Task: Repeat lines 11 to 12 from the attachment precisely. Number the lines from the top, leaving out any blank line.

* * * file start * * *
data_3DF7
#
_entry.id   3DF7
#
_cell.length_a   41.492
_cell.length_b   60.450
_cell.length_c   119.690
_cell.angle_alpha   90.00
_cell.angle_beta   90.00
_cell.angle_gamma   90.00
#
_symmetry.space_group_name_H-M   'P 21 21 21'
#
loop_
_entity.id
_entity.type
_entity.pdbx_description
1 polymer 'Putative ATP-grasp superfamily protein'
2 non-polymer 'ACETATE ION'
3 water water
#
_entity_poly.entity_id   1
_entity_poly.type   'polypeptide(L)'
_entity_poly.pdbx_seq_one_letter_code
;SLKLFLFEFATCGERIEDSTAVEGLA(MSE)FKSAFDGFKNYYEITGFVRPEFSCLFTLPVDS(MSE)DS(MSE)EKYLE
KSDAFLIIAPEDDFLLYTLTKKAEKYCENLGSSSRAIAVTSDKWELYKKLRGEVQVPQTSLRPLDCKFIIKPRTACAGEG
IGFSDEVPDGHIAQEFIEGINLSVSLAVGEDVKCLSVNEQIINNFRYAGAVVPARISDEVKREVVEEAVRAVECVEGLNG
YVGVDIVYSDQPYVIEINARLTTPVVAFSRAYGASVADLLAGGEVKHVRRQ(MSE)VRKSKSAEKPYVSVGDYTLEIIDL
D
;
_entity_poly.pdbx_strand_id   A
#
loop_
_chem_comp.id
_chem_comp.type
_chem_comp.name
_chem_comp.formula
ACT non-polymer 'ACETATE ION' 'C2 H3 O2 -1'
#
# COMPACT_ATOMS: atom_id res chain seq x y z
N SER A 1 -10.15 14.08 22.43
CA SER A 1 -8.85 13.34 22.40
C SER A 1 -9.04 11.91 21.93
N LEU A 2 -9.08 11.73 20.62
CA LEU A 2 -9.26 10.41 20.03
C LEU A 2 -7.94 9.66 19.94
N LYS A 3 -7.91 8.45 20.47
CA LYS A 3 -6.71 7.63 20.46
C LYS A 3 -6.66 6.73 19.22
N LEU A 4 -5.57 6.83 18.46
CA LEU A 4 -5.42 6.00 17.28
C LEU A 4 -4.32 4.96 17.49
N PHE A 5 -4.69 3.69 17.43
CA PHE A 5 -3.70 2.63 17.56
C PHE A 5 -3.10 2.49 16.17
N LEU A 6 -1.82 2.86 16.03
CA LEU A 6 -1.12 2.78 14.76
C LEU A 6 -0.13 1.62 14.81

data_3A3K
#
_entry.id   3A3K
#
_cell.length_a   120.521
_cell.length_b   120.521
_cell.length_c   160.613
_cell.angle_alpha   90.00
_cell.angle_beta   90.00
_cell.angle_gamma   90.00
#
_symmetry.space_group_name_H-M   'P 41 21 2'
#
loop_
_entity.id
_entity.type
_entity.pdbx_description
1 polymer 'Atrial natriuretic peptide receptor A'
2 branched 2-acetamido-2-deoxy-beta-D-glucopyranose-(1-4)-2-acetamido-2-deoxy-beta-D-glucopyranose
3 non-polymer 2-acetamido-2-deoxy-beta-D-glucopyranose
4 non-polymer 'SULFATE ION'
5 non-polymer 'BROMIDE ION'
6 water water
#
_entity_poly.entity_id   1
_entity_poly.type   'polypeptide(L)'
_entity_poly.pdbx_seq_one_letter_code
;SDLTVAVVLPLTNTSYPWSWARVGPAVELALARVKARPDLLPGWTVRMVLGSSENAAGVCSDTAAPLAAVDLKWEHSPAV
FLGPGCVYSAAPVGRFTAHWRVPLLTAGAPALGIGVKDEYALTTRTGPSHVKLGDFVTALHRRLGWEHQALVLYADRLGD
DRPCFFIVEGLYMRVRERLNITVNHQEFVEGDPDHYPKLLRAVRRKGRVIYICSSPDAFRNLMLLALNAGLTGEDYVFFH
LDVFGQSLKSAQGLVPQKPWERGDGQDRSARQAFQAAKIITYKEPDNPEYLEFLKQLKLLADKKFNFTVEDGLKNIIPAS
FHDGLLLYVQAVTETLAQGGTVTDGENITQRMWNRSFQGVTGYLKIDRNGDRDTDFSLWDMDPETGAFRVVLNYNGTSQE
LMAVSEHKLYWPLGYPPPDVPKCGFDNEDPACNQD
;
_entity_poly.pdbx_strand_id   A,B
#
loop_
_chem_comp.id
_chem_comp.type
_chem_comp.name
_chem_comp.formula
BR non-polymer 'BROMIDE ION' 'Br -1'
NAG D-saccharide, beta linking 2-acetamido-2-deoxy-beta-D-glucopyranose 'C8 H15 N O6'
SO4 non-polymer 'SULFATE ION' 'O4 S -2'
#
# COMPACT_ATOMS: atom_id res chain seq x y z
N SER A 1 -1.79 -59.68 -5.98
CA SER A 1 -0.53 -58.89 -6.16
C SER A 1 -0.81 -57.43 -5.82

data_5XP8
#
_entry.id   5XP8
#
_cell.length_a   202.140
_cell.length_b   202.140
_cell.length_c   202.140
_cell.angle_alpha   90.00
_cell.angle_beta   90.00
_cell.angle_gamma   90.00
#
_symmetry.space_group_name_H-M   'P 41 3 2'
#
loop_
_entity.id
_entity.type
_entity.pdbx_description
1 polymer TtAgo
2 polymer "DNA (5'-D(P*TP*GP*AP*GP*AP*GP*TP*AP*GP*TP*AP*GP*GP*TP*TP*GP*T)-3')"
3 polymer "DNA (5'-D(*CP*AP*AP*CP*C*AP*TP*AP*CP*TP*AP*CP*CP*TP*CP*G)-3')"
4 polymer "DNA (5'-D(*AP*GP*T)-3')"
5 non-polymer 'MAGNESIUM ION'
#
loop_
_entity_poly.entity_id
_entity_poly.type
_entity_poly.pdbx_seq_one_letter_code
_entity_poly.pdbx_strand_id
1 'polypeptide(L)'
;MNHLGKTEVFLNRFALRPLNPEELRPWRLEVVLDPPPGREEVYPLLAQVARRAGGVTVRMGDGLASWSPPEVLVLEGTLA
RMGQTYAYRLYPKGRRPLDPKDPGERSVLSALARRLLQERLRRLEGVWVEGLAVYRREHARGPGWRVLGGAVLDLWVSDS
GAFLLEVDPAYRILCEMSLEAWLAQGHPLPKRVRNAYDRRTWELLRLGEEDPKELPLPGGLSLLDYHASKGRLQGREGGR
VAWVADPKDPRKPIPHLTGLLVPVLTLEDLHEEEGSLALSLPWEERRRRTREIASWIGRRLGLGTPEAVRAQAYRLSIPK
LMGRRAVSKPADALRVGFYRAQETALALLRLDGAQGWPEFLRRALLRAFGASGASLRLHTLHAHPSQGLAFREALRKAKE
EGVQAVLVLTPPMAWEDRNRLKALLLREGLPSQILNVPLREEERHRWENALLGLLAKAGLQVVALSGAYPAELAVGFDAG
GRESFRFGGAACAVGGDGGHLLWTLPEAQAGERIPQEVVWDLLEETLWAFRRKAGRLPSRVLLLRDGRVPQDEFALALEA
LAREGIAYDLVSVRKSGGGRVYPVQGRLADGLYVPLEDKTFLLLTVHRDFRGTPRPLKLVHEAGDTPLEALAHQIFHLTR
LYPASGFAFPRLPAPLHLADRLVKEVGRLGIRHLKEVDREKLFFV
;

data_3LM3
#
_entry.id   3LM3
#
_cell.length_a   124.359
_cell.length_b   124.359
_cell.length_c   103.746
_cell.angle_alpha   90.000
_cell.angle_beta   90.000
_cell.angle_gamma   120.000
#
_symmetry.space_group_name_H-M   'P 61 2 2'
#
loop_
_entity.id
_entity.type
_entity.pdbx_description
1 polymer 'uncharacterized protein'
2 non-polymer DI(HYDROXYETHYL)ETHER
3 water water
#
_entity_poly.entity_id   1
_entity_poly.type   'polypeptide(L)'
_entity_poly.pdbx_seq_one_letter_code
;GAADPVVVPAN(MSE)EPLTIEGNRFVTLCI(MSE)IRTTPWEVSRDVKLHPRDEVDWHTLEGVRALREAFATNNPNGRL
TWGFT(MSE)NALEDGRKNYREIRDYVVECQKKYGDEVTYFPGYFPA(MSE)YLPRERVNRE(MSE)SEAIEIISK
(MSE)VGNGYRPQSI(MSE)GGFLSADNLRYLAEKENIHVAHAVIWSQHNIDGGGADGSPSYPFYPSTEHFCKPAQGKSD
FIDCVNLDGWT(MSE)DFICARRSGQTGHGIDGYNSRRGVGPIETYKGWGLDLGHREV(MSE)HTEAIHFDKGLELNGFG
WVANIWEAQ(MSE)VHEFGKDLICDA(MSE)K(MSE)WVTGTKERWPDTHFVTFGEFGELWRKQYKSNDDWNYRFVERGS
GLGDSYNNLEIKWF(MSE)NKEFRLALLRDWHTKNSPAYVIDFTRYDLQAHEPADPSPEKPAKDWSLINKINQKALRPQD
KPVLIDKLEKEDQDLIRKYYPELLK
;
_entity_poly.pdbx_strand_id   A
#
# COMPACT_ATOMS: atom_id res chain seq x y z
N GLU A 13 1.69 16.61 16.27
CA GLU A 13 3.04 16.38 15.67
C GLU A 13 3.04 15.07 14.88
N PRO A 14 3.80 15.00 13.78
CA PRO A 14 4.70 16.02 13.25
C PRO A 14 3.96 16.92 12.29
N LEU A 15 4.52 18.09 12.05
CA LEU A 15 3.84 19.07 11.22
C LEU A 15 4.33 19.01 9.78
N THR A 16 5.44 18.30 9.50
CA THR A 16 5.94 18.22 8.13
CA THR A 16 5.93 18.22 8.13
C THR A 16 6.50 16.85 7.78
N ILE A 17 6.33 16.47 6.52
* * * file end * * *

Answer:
#
_symmetry.space_group_name_H-M   'P 21 21 21'